Letters of explanation can be required for all sorts of things. For example, I have seen letters for everything from gaps in employment to large deposits. If you have opened and closed a lot of credit accounts, then you may be asked to write a letter explaining why. Usually a simple explanation such as, “I travel a lot and open rewards cards to maximize my value” will work.
Getting a mortgage is stressful under normal conditions, but if you have a lot of accounts like many of us, it can cause a few hiccups. With that said, if you have steady income, assets and a good credit score, then you generally won’t have anything to worry about. If you are planning to get a mortgage, it can be a good idea to plan ahead, avoid unneeded inquiries and make sure you document all deposits to make sure everything goes as smoothly as possible.
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[…] 3) A good post on Miles to Memories on mortgage considerations and this hobby This is a very important topic that IMO doesn’t get enough coverage. […]
I got my mortgage in Feb 2015 when we had the Amex Redbird going on and I thought that with credit card loads to RedBird I will pay off mortgage every month and earn miles too… But my dreams were dashed when in few months the cc loads to RedBird were stopped.
Now I have my BlueBird also closed and still hanging on to some other bluebird cards belonging to family
Does anyone else have some novel way of doing some similar process (as above) and get miles by paying mortgage and without paying fees or minimal fees ?
[…] post at Miles To Memories about getting a mortgage and some of the activities involved in this […]
All of this is great to hear, but I am still confused about the credit scores banks use when you apply for loans. I recently refinanced my mortgage with Citi, and while I didn’t technically have any problems (most likely because I have been a CitiGold customer for over 10 years), they sent me a standard letter saying my credit score was 737. At the time, all three of my major scores were over 800, so your explanation of “they drop the highest and lowest and take the middle score of the three” doesn’t seem to have applied in my case. I was thoroughly confused.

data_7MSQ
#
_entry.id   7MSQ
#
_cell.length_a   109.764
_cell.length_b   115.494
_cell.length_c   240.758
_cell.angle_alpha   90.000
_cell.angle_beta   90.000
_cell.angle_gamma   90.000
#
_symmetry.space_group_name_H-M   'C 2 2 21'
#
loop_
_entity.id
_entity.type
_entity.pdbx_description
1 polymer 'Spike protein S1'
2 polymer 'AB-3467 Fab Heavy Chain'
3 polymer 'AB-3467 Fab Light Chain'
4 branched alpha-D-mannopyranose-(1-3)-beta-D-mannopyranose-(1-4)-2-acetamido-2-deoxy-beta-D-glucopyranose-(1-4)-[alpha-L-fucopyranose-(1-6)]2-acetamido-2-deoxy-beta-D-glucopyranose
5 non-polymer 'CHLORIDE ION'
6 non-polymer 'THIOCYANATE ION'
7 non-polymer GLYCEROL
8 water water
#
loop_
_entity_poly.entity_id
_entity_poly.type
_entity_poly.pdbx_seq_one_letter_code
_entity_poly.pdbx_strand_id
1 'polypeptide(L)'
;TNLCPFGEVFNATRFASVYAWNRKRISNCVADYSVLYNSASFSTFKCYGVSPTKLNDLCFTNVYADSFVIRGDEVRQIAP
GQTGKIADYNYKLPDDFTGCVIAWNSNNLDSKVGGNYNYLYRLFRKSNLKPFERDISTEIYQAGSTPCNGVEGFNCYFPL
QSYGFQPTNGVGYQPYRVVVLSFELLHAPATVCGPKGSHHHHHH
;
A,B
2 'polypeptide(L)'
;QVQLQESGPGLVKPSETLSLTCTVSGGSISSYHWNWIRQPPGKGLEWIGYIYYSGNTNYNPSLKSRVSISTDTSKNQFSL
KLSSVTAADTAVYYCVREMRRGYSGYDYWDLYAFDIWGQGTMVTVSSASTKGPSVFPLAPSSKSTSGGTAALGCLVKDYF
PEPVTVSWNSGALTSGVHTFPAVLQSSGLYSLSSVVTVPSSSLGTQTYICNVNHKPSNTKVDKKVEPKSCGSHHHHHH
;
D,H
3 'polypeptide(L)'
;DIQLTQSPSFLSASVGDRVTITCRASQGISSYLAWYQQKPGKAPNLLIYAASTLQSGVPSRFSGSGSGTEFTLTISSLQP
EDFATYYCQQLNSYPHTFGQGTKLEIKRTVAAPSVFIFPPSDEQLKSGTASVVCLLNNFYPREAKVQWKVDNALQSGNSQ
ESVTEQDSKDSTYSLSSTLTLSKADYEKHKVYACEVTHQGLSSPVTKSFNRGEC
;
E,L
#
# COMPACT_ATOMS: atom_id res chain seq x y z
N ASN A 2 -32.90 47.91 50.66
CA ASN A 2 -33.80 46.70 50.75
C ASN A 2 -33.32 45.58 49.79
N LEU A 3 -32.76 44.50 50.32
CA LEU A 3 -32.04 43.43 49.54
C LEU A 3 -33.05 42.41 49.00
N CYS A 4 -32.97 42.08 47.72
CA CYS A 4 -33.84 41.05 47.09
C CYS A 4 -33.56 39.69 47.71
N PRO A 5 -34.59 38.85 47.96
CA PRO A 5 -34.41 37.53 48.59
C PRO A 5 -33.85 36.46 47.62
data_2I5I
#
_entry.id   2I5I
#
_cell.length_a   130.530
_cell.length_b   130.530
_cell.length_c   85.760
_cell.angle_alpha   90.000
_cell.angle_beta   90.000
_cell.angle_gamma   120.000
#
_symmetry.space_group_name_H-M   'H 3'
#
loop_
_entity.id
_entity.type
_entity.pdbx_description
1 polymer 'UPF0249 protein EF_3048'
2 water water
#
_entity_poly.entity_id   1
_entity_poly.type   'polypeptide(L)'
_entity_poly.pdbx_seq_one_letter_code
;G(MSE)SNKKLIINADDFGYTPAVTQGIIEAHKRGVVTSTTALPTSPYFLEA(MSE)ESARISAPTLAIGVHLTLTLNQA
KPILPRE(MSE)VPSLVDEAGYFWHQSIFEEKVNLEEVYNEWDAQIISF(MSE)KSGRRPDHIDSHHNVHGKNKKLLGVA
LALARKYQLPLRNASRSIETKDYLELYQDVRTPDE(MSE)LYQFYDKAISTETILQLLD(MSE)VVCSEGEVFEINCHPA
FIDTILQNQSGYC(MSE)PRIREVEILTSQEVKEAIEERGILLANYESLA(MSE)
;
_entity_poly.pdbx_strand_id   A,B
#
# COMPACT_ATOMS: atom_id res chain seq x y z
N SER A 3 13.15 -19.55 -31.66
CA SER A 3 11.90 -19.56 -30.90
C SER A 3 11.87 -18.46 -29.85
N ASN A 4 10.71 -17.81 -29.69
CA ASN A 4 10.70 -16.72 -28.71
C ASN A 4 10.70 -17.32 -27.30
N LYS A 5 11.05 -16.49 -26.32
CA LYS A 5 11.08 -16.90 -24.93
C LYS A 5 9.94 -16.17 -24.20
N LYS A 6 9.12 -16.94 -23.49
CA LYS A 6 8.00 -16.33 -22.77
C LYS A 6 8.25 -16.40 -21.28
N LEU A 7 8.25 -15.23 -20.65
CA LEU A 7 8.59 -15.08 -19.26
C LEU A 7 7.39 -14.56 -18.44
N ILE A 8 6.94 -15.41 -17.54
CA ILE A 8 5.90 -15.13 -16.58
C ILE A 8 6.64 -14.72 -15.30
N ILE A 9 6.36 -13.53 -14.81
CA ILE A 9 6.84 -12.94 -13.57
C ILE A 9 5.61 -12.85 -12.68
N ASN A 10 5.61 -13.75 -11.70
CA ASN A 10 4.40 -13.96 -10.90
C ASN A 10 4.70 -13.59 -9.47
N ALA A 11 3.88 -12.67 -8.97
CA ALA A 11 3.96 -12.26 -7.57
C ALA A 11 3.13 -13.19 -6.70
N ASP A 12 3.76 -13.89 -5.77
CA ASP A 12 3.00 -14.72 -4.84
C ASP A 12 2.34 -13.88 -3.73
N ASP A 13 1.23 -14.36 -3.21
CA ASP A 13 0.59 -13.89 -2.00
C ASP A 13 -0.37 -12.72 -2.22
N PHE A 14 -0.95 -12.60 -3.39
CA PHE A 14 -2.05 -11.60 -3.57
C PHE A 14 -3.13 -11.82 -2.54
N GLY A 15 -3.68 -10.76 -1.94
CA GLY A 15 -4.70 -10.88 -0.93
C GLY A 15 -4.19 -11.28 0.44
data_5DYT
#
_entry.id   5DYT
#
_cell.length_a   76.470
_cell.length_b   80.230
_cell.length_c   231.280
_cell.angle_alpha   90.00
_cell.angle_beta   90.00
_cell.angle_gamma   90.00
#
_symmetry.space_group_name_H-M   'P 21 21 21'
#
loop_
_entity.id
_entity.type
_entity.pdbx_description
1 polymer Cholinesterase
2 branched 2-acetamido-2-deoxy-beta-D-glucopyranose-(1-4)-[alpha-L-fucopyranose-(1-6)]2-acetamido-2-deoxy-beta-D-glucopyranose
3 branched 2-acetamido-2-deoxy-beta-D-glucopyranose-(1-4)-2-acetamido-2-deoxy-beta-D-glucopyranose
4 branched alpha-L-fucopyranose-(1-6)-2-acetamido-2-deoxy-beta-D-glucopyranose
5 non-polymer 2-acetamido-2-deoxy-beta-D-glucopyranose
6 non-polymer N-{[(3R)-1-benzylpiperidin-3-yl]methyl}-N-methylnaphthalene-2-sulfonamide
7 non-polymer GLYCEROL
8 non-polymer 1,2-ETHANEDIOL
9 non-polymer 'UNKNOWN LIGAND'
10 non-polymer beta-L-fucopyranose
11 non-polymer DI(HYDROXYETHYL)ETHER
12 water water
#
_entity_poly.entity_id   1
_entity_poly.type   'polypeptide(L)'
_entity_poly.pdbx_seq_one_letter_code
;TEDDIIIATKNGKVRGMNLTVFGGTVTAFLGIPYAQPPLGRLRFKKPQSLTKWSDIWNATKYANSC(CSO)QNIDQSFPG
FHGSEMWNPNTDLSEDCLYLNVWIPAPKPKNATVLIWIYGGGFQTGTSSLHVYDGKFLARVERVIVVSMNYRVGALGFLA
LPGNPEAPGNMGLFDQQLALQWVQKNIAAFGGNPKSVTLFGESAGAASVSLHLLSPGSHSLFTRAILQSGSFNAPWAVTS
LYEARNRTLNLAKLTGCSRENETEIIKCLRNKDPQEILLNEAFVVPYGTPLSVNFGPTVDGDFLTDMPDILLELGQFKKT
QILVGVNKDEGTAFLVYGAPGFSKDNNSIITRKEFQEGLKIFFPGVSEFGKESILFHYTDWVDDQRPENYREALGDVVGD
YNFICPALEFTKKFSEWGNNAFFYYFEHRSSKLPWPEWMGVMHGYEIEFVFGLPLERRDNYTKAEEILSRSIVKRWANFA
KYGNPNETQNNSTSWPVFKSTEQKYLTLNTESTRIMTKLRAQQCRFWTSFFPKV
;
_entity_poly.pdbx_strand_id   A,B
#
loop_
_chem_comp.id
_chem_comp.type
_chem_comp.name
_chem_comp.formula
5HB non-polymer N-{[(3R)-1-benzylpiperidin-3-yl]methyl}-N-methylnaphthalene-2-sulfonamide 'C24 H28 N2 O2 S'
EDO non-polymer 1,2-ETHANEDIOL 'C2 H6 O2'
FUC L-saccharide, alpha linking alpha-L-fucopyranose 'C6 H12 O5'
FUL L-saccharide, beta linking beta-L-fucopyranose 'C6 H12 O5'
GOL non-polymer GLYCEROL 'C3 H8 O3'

The link I provided in the article talks about the different scoring models used. The credit card companies largely provide you with the Bankcard model which is what they use. Mortgage companies use a completely different model which scores your credit differently. Yours seems to be a larger difference than I have seen, but 737 was most likely your middle score, but your middle score out of the 3 scored with the different model.
That was the descrepancy I found, too. The rest of my FICO and FAKO scores were at least 760, with most around 800. Mortgage scores were 698, 721, and 740.
In 2012 we got a mortgage on our current home. It was like pulling nails. From people that we’ve talked to it appears we had poor timing as far as getting approved after the housing bust. They wanted explanations for a lot of various things. We were even told that they have to verify everything and reassured us it was more so to cover their bases than it was an issue of us qualifying. At the same time though it was worthwhile seeing as our home has appreciated in value since the summer of 2012. So yes, it’s definitely YMMV and market timing I’m sure has a lot to do with your experiences.
We’ll be moving later this year or early next about an hour away. We’ll rent our current home and rent in the new location as well (for a year). When it comes time to apply for another mortgage (probably not until at least late next year) I’ll definitely wind down all activity at least 6 months prior. This includes bank account transfers for fee waivers on bank accounts and large credit card payments from high MS. In short, I’ll be looking to firewall all MS related activity into a secondary account which hopefully we won’t need to provide as proof of assets during the process.
Risking a higher interest rate because of a few credit cards and banking activity just isn’t worth it over the course of the loan term. If rates stay as low as they are you’re even more inclined to never refinance. In this type of situation a fraction of a percent higher rate will cause you to pay thousands over the loan term that you may otherwise have avoided if your score is higher and your accounts are risk-free. I think Noah with Money Meta Game eluded to this as well.
I have mixed feelings about what I’m reading here. I financed a home in 2014, shortly after the Citi AA Exec 100k offer. While others were getting card after card and up to 500k AA miles, I exercised restraint and had no inquiries for about 2 years. Now it seems like I could’ve snuck in a card or 3 and probably would’ve been all right. My scores are great and I have very good income.